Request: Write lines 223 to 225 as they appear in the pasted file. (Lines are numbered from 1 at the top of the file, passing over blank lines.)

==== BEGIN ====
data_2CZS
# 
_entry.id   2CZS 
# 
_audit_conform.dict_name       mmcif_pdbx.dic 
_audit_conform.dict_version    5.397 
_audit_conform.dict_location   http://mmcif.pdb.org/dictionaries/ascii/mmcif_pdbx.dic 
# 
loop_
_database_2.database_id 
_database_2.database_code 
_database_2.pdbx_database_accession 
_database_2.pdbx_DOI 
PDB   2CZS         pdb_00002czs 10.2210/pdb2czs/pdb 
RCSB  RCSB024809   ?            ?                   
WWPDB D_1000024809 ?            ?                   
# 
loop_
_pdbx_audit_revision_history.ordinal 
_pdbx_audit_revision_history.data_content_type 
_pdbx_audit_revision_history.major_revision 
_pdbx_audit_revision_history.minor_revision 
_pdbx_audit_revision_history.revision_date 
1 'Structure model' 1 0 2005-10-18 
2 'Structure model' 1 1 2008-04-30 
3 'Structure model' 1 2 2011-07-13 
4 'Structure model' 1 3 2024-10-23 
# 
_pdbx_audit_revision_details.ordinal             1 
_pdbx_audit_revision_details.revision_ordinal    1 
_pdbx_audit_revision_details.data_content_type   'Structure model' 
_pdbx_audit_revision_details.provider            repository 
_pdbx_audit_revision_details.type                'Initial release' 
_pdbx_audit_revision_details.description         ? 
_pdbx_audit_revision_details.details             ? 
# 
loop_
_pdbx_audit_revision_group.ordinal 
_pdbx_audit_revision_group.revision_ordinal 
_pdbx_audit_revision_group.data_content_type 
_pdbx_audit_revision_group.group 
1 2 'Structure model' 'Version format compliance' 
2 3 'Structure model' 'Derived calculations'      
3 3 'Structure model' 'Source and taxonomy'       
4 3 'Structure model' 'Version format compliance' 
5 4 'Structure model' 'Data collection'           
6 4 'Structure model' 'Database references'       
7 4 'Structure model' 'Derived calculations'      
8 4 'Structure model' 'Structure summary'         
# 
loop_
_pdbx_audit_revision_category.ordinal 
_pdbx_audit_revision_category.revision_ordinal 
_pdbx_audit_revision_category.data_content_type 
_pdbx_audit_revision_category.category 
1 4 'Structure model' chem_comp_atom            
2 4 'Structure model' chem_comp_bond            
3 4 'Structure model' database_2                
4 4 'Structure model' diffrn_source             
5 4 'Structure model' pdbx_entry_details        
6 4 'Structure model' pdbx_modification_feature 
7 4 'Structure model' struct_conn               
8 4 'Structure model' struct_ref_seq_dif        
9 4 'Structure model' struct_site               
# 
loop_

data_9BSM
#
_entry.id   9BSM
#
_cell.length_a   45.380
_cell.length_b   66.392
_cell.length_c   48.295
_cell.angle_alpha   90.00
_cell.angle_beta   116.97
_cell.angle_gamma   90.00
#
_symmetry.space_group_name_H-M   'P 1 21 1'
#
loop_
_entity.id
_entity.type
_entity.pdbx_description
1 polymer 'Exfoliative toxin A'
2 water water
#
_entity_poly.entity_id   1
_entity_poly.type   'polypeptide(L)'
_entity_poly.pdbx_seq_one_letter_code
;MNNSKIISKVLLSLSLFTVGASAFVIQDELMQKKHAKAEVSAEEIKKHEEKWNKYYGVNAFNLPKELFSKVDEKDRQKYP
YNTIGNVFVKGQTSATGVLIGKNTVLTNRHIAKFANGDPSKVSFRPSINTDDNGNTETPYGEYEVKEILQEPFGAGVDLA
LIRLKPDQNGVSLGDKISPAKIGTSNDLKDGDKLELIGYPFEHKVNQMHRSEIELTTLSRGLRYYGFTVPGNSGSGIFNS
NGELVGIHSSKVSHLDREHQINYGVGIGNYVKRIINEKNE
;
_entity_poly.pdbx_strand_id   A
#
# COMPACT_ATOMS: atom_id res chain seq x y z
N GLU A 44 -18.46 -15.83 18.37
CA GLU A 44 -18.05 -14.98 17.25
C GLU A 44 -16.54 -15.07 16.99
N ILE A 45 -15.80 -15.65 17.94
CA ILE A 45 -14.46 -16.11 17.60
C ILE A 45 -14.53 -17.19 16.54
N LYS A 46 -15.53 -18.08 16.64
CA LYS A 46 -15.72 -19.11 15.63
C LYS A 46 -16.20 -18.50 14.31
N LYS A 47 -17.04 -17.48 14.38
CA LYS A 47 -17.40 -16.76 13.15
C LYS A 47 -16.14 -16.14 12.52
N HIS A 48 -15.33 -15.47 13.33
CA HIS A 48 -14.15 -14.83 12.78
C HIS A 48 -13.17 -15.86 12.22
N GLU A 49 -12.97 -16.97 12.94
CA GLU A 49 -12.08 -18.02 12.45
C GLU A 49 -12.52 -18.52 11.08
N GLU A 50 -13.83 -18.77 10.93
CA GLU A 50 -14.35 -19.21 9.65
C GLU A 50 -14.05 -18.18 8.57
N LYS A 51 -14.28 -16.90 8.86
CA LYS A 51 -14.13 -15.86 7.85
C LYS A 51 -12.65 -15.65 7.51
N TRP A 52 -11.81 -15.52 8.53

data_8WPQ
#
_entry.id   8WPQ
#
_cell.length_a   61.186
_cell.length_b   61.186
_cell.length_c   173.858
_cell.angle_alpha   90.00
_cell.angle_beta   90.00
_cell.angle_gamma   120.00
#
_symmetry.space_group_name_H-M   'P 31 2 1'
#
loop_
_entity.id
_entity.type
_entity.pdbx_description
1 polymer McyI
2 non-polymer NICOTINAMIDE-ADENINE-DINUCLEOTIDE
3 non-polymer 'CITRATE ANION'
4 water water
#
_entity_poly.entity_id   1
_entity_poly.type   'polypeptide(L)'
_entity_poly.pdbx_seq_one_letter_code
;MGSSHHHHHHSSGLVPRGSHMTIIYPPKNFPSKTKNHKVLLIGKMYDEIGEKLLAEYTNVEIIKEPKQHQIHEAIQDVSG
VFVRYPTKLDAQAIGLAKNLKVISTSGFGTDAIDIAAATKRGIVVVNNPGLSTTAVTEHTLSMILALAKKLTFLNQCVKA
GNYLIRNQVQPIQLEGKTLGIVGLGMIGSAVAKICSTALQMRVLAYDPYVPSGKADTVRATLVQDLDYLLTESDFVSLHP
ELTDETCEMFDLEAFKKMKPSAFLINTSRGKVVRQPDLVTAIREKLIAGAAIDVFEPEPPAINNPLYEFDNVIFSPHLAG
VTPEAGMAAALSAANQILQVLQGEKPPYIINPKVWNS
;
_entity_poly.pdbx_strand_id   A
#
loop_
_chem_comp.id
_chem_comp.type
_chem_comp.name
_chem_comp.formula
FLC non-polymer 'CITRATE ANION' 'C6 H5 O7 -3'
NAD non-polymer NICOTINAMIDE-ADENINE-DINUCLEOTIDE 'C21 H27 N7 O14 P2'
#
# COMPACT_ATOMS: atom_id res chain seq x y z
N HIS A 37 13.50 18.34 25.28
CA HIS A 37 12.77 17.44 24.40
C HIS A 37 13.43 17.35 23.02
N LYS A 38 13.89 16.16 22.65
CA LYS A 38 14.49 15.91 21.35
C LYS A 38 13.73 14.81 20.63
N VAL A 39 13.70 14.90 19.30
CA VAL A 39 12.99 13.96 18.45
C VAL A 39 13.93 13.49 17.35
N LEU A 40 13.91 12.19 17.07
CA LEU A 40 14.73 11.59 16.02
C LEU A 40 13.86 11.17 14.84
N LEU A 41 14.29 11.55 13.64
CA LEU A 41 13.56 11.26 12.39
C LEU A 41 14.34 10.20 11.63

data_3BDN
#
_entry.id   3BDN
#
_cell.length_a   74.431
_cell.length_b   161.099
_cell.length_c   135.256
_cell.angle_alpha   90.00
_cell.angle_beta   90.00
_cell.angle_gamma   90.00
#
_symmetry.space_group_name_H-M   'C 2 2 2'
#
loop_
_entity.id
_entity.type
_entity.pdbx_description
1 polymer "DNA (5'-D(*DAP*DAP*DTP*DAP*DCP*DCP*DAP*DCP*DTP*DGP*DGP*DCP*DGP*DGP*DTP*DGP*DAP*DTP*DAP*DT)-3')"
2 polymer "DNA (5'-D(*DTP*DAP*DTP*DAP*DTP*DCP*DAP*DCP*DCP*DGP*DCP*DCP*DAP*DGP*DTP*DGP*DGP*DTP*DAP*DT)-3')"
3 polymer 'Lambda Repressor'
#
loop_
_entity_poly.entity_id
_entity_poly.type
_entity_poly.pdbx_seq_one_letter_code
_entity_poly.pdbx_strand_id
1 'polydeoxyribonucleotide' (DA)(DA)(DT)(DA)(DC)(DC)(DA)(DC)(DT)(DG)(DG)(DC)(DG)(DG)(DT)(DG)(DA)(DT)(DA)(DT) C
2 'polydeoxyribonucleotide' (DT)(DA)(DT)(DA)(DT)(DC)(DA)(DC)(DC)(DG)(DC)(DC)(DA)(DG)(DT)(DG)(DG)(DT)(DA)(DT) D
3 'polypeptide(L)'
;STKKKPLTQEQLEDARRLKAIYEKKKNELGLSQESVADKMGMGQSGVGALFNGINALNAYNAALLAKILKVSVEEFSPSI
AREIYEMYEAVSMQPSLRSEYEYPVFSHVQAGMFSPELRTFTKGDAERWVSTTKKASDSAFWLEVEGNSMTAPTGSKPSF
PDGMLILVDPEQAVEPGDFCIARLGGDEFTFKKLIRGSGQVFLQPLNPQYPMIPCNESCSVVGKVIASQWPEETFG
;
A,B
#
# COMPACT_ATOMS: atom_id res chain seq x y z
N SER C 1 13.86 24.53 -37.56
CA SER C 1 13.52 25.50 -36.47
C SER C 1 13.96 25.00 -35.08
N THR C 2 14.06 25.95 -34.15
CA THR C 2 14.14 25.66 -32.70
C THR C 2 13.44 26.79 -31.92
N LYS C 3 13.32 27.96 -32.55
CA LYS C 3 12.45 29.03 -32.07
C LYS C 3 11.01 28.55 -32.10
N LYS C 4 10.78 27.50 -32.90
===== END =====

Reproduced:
CA LYS C 3 12.45 29.03 -32.07
C LYS C 3 11.01 28.55 -32.10
N LYS C 4 10.78 27.50 -32.90